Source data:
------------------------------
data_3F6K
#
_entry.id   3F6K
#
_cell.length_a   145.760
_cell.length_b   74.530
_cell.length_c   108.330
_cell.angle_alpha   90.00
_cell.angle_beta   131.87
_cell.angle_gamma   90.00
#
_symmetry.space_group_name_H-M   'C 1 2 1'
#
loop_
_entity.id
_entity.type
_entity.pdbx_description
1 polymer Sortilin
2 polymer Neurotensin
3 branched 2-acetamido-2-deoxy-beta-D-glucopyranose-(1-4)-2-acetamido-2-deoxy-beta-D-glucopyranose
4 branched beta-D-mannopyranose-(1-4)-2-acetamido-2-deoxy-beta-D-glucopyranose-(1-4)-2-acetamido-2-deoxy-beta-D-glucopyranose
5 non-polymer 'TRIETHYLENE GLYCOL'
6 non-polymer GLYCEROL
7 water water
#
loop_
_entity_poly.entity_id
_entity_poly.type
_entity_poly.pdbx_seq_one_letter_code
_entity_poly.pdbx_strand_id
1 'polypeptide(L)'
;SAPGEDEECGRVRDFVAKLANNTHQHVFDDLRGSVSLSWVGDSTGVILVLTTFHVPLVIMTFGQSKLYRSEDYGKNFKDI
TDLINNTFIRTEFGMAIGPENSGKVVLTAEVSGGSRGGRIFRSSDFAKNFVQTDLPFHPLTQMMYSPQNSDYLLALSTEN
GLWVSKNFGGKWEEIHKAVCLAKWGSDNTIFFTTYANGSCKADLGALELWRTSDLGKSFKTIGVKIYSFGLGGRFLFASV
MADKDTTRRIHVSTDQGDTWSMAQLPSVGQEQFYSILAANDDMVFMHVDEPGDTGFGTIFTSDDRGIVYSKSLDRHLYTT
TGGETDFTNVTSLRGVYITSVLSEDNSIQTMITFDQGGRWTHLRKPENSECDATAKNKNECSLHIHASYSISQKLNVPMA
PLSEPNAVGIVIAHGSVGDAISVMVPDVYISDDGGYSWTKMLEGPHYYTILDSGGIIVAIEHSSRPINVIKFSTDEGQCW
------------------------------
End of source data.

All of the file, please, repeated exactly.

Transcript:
data_3F6K
#
_entry.id   3F6K
#
_cell.length_a   145.760
_cell.length_b   74.530
_cell.length_c   108.330
_cell.angle_alpha   90.00
_cell.angle_beta   131.87
_cell.angle_gamma   90.00
#
_symmetry.space_group_name_H-M   'C 1 2 1'
#
loop_
_entity.id
_entity.type
_entity.pdbx_description
1 polymer Sortilin
2 polymer Neurotensin
3 branched 2-acetamido-2-deoxy-beta-D-glucopyranose-(1-4)-2-acetamido-2-deoxy-beta-D-glucopyranose
4 branched beta-D-mannopyranose-(1-4)-2-acetamido-2-deoxy-beta-D-glucopyranose-(1-4)-2-acetamido-2-deoxy-beta-D-glucopyranose
5 non-polymer 'TRIETHYLENE GLYCOL'
6 non-polymer GLYCEROL
7 water water
#
loop_
_entity_poly.entity_id
_entity_poly.type
_entity_poly.pdbx_seq_one_letter_code
_entity_poly.pdbx_strand_id
1 'polypeptide(L)'
;SAPGEDEECGRVRDFVAKLANNTHQHVFDDLRGSVSLSWVGDSTGVILVLTTFHVPLVIMTFGQSKLYRSEDYGKNFKDI
TDLINNTFIRTEFGMAIGPENSGKVVLTAEVSGGSRGGRIFRSSDFAKNFVQTDLPFHPLTQMMYSPQNSDYLLALSTEN
GLWVSKNFGGKWEEIHKAVCLAKWGSDNTIFFTTYANGSCKADLGALELWRTSDLGKSFKTIGVKIYSFGLGGRFLFASV
MADKDTTRRIHVSTDQGDTWSMAQLPSVGQEQFYSILAANDDMVFMHVDEPGDTGFGTIFTSDDRGIVYSKSLDRHLYTT
TGGETDFTNVTSLRGVYITSVLSEDNSIQTMITFDQGGRWTHLRKPENSECDATAKNKNECSLHIHASYSISQKLNVPMA
PLSEPNAVGIVIAHGSVGDAISVMVPDVYISDDGGYSWTKMLEGPHYYTILDSGGIIVAIEHSSRPINVIKFSTDEGQCW